assumed they would reduce rapidly if fossil fuel sources ceased.
More Recent Warm Worlds
An account is available in Hansen & Sato, 2011 4 of the mostly +1-2°C warmer
Pliocene, 5Ma to around 3Ma (million years ago), when sea levels were significantly
higher than present, perhaps 25m higher. [Temperatures are based on deep ocean
core records. Relationships between ocean and ground surface temperature (GST)
are discussed in this reference.] During the increasingly more glacial Pleistocene
(last 2M years) there have been a number of warm interglacial periods culminating in
our own Holocene. Large changes in ‘free’ greenhouse gases are known to have
occurred (there is knowledge from evidence in sediments and ice cores and from
isotope signatures). Carbon dissolved in the ocean, or held in wetlands and peat
deposits, and hydrate deposits, has exchanged with the atmosphere to a greater or
lesser extent during these periods, according to the degree of glaciation, the rise and
fall of sea level, ‘isostatic rebound’ of land mass and greater or lesser precipitation.
A point I shall return to is that none of these partial exchanges of carbon as gases
with the atmosphere over 2M years led to ‘runaway’ positive feedback warming that
could have returned the world to the earlier Pliocene, never mind to the ancient
greenhouse conditions of 55Ma. However, we are in a different context now with an
atmosphere of non-condensing greenhouse gases unparalleled during the
Pleistocene and with CO2 already comparable to or exceeding levels in the
preceding Pliocene. Bear in mind that, in addition to the rising level of the chief noncondensing greenhouse gas CO2, human activity has raised preindustrial CH4 levels
by an even larger 2.5-fold margin:
The atmospheric concentration of CH4, the second most important
anthropogenic greenhouse gas, is determined by a balance between natural
and anthropogenic CH4 sources and sinks that is still debated.
Photochemically induced oxidation in the troposphere and stratosphere, and
uptake by methanotrophic bacteria in aerated soils, represent the most
important sinks [refs]. The dominating natural CH 4 sources comprise tropical
and boreal wetlands, ruminants, and biomass burning [refs]. These sources
all differ in their carbon and hydrogen isotopic signature. In addition, a release
of CH4 from marine gas hydrates and emissions from plants under aerobic
conditions are currently debated [refs]. Most probably all those sources and
sinks were subject to palaeoclimatic changes, as reflected by CH 4 being as
low as 360 parts per billion [0.36ppm] [ref] by volume (ppb (v) during the Last
Glacial Maximum (LGM), compared with up to 725ppb (v), [~0.725ppm] in the
preindustrial Holocene epoch3, [refs]. Throughout the glacial period and
4 Ibid footnote page 1, Hansen & Sato;
Atmospheric Methane and the Clathrate-gun Conjecture
during the last transition, CH4 changed by up to 200ppb (v) [0.2ppm] [refs] in
parallel with rapid climate changes.
Glacial and Inter-Glacial Periods over the last 800,000 years
Before our present Holocene interglacial there was the previous warmer Eemian
(+1°C, 125,000 years ago), and before that the warm Holsteinian (400,000 year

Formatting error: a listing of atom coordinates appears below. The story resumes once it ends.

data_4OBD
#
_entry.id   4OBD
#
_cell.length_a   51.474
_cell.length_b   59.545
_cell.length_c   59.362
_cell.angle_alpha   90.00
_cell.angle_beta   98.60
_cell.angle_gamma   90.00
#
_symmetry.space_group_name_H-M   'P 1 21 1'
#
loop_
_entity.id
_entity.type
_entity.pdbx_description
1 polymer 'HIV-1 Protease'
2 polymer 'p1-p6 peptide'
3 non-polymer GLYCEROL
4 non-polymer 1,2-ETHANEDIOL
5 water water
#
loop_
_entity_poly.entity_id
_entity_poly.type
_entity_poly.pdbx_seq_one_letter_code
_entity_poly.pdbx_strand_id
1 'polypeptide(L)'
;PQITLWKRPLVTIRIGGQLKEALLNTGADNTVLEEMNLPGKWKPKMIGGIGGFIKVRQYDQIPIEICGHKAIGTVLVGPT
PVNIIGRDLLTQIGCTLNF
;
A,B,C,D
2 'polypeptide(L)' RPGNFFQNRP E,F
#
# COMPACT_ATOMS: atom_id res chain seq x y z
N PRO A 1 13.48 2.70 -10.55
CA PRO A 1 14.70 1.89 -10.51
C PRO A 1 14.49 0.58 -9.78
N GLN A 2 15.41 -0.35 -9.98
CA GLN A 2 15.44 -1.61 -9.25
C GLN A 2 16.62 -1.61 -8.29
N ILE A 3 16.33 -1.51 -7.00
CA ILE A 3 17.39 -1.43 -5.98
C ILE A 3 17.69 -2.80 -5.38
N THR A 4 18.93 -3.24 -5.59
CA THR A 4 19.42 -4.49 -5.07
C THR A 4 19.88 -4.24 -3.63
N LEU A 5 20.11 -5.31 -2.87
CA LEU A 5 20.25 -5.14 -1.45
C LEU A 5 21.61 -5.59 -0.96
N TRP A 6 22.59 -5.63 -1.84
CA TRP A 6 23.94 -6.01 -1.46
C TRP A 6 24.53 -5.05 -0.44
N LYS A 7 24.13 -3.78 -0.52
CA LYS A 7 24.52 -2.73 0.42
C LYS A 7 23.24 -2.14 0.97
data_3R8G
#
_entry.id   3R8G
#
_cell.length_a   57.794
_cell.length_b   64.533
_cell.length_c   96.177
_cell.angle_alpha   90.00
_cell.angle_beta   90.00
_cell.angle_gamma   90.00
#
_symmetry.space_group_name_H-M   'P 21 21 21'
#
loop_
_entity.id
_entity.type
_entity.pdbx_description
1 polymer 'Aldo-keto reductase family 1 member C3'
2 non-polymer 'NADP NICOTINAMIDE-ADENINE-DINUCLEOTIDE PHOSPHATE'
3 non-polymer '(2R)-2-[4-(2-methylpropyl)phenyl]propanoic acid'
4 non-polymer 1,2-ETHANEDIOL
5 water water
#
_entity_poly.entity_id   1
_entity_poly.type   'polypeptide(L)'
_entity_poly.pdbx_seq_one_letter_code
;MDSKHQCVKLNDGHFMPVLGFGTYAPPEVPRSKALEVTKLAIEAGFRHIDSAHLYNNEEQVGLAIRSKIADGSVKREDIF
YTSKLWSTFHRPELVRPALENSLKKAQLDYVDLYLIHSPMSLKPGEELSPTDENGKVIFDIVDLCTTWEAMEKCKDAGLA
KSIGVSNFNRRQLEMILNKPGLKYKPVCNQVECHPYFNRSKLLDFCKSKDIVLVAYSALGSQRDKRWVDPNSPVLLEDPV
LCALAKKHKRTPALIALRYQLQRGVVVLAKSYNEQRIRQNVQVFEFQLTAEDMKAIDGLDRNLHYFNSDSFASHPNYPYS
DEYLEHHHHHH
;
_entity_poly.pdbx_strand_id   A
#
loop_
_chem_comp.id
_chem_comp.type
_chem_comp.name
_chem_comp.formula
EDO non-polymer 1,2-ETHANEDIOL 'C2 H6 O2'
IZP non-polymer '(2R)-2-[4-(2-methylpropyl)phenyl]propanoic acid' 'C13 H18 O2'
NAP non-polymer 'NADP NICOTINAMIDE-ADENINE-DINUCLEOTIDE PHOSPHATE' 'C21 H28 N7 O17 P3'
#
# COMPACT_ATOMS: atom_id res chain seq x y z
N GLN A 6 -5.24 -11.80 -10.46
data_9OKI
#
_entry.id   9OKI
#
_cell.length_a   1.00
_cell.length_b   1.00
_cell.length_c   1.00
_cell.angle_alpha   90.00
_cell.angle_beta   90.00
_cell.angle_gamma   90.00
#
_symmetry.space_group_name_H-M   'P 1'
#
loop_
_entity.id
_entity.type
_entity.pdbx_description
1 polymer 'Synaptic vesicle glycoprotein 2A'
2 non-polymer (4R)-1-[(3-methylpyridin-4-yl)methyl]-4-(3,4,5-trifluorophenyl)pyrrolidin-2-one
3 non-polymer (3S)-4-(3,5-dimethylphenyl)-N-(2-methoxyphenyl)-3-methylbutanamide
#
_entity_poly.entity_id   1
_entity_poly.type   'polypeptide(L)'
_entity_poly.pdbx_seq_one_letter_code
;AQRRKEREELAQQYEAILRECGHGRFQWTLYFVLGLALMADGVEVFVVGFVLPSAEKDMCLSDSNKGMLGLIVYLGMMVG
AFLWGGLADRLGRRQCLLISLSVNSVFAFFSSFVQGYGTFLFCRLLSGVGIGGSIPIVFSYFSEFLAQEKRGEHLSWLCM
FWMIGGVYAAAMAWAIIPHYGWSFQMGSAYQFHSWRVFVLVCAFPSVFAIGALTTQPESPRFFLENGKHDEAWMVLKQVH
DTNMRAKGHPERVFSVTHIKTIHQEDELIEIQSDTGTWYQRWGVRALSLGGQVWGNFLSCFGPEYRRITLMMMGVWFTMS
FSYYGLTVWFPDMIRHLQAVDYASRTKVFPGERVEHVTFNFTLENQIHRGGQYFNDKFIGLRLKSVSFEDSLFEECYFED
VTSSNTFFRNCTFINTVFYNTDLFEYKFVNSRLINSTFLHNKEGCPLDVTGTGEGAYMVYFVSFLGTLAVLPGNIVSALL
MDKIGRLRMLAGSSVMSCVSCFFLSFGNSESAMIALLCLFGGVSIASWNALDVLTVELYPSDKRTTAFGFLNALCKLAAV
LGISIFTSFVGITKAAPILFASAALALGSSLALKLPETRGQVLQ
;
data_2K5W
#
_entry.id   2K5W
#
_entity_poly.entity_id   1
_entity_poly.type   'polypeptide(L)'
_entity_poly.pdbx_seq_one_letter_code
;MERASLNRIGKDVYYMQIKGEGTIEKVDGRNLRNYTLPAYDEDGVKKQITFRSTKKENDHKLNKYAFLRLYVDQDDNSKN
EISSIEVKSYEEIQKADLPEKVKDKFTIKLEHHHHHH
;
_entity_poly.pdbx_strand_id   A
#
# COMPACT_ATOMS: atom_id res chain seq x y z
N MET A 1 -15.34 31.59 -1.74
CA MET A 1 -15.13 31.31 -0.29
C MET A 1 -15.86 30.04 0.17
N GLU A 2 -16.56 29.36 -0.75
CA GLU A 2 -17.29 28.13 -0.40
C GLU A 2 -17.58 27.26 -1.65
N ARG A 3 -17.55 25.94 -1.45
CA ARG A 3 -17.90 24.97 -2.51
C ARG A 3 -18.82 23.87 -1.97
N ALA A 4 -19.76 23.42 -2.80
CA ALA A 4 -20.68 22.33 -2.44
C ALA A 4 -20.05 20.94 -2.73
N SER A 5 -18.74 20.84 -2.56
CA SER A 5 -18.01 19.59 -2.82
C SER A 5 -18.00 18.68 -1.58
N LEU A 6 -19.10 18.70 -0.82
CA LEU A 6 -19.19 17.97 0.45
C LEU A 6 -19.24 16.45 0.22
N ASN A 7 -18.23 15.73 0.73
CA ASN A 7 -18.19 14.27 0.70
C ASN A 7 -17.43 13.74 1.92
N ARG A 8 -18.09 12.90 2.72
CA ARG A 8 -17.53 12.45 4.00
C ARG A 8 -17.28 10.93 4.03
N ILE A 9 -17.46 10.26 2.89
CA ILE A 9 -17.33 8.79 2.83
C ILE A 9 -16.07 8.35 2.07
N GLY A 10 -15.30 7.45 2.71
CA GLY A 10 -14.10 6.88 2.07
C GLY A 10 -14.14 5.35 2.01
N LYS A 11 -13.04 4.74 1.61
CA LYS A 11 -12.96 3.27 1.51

ago). Greenhouse gases in the atmosphere rose then to levels similar to recent preindustrial Holocene levels.
Figure 800,000 years of CO2 and CH4 concentrations correspond with timing of
glacial/interglacial temperature fluctuations; from Hansen & Sato, 2011
(Personally, I only get the enormity of what has happened in the last few decades if I
superimpose present CO2 and CH4 concentrations (respectively 392ppm and
approximately 1800ppbxiv) on the end of the above figure (Hansen & Sato,2011).
Methane at the end of the Younger Dryas event was at ~700ppb; dropped to
~600ppb by 5000 years ago; climbed to >700 again by the year 1750.)
There is some debate, but Hansen & Sato (the figure above is from their paper) 5
based mostly on ocean records, make a convincing enough case that the eventual
Eemian global temperature rose to a maximum higher than our current global
average, but not as high as suggested by some previous calculations. Hansen &
Sato conclude:
One conclusion deserving emphasis is that global mean temperatures
[ocean records] in the Eemian and Holsteinian were less than 1°C warmer
than peak Holocene global temperature. Therefore, these interglacial
periods were also less than 1°C warmer than global temperature in year
Geographical distribution of warmth was somewhat different than experienced in the
Holocene, but the sea level achieved some 5 metres higher than the current sea
level. The different conditions of the Eemian have been ascribed to different patterns
of orbital forcing compared with the current pre-industrial interglacial.
Modern Methane Trends
5 Ibid footnote page 1; Hansen & Sato, FULL PAPER
Atmospheric Methane and the Clathrate-gun Conjecture
To recapitulate: before 1750 natural sources maintained CH 4 levels at ~0.725ppm
(725ppb). The preindustrial value at 1850 has been quoted as 0.75ppm xv . The
following authoritative comment suggested current CH 4 levels appear to be very
close to a steady state, based on the relatively small rise observed since the mid
A factor of 2.5 increase in the global abundance of atmospheric methane
(CH4) since 1750 contributes 0.5 Wm(-2) to total direct radiative forcing by
long-lived greenhouse gases (2.77 Wm(-2) in 2009), while its role in
atmospheric chemistry adds another approximately 0.2 Wm(-2) of indirect
forcing. Since CH4 has a relatively short lifetime and it is very close to a
steady state, reductions in its emissions would quickly benefit climate.
Sensible emission mitigation strategies require quantitative understanding of
CH4's budget of emissions and sinks. Atmospheric observations of CH 4